14. Minimizing Chi-Square • Since the error in the model fit depends on the model parameters, ak, minimizing the chi-square function requires finding where the derivatives are zero • This yields a general set of M (nonlinear) equations for the M unknowns ak • The model derivatives dŷ/dak are often known exactly, or may be approximated numerically using finite differences

  15. ŷ = a +bx • Define the least-squares error norm quantifying the “goodness” of the linear fit. Then adjust model parameters a and b to minimize this error. Linear Regression Analysis • Consider a set of measurements of photodetector voltage (dependent variable) as a function of incident laser intensity (independent variable). • We propose to examine a linear relationship between voltage (y) and intensity (x). • ŷ = a + bx • x = [x1, x2, …, xN] • y = [y1, y2, …, yN] • ŷ = [ŷ1, ŷ2, …, ŷN] • We need to find the best set of values of a and b to fit the data. data data model

  16. Standard error of the estimate, sy•x approximates standard deviation of population about the line of means in terms of regression slope, b, and x and y standard deviations, sx and sy • Standard error of slope and intercept, sa and sb, used for t-test of a,b = 0 or to compute confidence intervals Computing Model Parameters for Linear Regression • We can determine the best values of a and b by calculating the partial derivatives of E with respect to a and b, and setting these to zero. This yields 2 equations in terms of the mean values and to be solved for the 2 unknowns a and b, yielding:

  17. Regression versus Correlation • Correlation coefficient describes the strength of the association between the two variables • r +1 if they increase together • r -1 if one decreases as other increases • r 0 if they do not relate to one another • The correlation coefficient can be related to results of the regression • Unlike the regression parameters, a and b, the correlation coefficient, r, is symmetric in x and y and therefore does not require choosing of independent and dependent variables

  18. Linearization of Nonlinear Models • Many nonlinear equations can be “linearized” by selecting a suitable change of variables • (A) Nonlinear Michaelis-Menten model of enzymatic reaction rate, V, in terms of substrate concentration [S], and kinetic constants, Vmax and Km • (B) Linearized double reciprocal Lineweaver-Burk representation of Michaelis-Menten equation • Historically this has been a common approach in analysis of scientific data, mainly due to ease of implementation • However, “linearization” often distorts the error structure, violates key assumptions, and affects resulting model parameter values, which may lead to incorrect conclusions • In our modern era of computers it is usually wisest to perform nonlinear least squares analysis when dealing with nonlinear data sets adapted from Lobemeier, 2000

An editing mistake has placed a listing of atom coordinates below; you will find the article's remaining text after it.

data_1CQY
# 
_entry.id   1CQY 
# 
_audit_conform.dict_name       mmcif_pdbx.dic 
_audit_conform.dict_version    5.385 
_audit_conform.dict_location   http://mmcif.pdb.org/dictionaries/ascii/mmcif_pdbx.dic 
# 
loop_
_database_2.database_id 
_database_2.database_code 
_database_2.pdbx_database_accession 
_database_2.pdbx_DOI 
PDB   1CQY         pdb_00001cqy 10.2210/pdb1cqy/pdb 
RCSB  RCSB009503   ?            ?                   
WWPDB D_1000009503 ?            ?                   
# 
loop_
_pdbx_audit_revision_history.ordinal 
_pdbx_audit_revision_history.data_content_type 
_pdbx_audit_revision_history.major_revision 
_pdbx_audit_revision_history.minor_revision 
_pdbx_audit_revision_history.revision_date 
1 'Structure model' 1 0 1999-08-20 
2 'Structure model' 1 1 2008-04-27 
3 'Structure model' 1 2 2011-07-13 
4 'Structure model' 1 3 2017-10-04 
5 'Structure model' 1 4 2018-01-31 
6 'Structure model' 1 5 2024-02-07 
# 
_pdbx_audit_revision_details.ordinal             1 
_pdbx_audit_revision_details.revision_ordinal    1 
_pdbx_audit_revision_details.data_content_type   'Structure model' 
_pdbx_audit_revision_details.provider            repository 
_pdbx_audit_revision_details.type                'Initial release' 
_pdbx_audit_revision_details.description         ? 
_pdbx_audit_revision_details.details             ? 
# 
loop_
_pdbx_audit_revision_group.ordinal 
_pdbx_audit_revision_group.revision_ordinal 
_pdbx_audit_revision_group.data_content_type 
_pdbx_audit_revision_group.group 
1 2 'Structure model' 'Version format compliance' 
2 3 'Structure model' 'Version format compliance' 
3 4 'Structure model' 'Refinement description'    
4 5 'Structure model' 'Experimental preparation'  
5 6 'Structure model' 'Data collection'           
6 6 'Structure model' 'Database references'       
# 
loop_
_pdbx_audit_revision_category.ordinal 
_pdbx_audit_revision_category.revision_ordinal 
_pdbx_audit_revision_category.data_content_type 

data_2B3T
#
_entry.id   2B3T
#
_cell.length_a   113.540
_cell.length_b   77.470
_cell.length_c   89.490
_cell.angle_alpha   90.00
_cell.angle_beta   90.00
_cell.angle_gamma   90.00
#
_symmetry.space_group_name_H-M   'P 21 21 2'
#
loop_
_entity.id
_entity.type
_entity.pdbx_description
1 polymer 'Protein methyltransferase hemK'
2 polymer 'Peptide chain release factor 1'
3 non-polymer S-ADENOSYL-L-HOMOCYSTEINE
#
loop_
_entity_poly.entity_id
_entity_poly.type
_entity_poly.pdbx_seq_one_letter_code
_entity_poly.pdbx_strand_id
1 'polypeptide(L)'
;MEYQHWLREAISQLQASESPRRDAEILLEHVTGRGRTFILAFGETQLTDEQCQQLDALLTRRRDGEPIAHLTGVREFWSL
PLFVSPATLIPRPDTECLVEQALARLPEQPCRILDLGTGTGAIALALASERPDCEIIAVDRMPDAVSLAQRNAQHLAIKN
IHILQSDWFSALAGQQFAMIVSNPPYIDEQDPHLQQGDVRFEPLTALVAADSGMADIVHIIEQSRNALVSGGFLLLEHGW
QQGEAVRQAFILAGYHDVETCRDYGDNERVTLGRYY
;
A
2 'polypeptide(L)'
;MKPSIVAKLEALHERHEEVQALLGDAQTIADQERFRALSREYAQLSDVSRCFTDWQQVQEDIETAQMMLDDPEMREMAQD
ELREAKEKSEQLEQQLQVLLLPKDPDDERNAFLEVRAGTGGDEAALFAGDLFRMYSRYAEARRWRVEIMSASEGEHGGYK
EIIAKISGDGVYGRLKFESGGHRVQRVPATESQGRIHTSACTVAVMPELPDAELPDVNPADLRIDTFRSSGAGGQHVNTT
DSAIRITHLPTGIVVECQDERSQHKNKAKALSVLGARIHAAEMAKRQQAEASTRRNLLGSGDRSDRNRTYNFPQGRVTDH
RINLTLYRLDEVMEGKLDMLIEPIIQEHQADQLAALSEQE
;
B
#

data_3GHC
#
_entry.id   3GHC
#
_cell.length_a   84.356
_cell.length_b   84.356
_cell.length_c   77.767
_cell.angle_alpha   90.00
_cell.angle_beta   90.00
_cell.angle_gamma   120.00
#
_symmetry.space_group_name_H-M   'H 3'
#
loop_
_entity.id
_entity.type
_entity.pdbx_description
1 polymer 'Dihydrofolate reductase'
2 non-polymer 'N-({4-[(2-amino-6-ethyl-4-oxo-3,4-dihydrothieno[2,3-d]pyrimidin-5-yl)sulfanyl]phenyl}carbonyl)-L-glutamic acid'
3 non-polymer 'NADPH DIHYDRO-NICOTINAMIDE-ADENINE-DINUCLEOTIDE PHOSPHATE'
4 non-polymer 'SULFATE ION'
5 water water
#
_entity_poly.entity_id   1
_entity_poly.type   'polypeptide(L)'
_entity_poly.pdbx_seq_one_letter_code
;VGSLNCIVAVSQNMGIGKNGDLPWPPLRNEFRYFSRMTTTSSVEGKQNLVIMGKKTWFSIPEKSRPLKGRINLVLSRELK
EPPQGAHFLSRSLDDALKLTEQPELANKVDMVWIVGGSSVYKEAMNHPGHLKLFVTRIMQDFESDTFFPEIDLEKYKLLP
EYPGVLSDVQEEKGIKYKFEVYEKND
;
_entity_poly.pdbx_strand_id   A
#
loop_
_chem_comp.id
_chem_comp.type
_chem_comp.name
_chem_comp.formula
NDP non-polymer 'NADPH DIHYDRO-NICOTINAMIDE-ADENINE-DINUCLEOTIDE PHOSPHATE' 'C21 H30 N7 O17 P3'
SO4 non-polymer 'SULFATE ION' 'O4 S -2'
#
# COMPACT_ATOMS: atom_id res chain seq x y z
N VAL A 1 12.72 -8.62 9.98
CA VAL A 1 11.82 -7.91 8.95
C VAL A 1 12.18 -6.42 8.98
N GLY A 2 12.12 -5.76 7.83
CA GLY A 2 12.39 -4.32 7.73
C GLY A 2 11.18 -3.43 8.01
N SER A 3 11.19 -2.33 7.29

19. General Model Fitting • It is important to understand where these regression equations come from, but this is rarely done by hand. • Spreadsheet programs typically have several trend-line functions built in, including nonlinear models which follow the same idea but cannot readily be solved analytically. • Often in biomedical experiments, a data set is governed by a system of equations determined by underlying physical principles rather than just the apparent shape of the curve.

  20. Nonlinear Model Fitting • The selected model ŷ is a nonlinear function of model parameters ak, k=1..M comprising the vector a • The 2 merit function is still given by • The gradient with respect to model parameters ak must approach zero at minimum 2 • However, because the gradients are nonlinear functions of a, minimization must proceed by iteratively updating a until 2 stops decreasing. • In the steepest descent method, the constant, , must be small enough to not exhaust the downhill direction. • Alternative numerical methods include the inverse-Hessian method, the popular hybrid Levenberg-Marquardt method, and the robust but inefficient full Newton-type methods.

  21. model fits residuals Goodness of Fit and theResiduals Plot • The correlation coefficient (r2) is often used to characterize the goodness of fit between model and data • However, a high correlation can exist even for a model that systematically differs from the data (all 3 examples have r2 > 0.99) A A B B • One must also examine the distribution of residuals—a good model fit should yield residuals equally distributed along x and normally distributed around zero with no systematic trends, as in A rather than B or C C C adapted from Lobemeier, 2000

  22. Global Error Minimization • The error function depends on model parameters ak, and can be thought of as an M-dimensional “surface” of which we seek the minimum • Depending on the complexity of the model (i.e. the number of model degrees of freedom) the error surface may be quite “bumpy” from Numerical Recipes online • A challenge is to ensure that a given set of “optimal” model parameters represents the true global minimum of the error surface, and not a local minimum • This can be tested by varying the initial guesses and comparing the resulting model parameters and fitting error

  23. Implementation in MATLAB % basic model fitting routine global known; filename = input('Enter the name of file: ','s'); % read x and y data from file data = dlmread(filename); x_data = data(:,1); y_data = data(:,2); known = 5; % assign known model parameters guess = [.1 .1 1 1]; % guess initial values of unknown model parameters LB = [-1000, -1000, -1000, -1000]; % LB and UB can be used to enforce lower and upper UB = [1000, 1000, 1000, 1000]; % bounds on parameter values if desired [optimum,resnorm,residual] = lsqcurvefit(@model,guess,x_data,y_data,LB,UB) % optimum contains the fitted model parameters % resnorm is the sum of squared residuals fitting error % residual is a vector of residuals for further inspection y_model=model(optimum,x_data); % generate vector of simulated data for plotting plot(x_data,y_data,'bx',x_data,y_model,'r-'); xlabel('Independent Variable (units)'); ylabel('Dependent Variable (units)'); file model.m function y = model(a,x) global known; y = a(1)+a(2)*x.^2+a(3).*sin(a(4).*x) – known; % model may depend on known variables return fit the data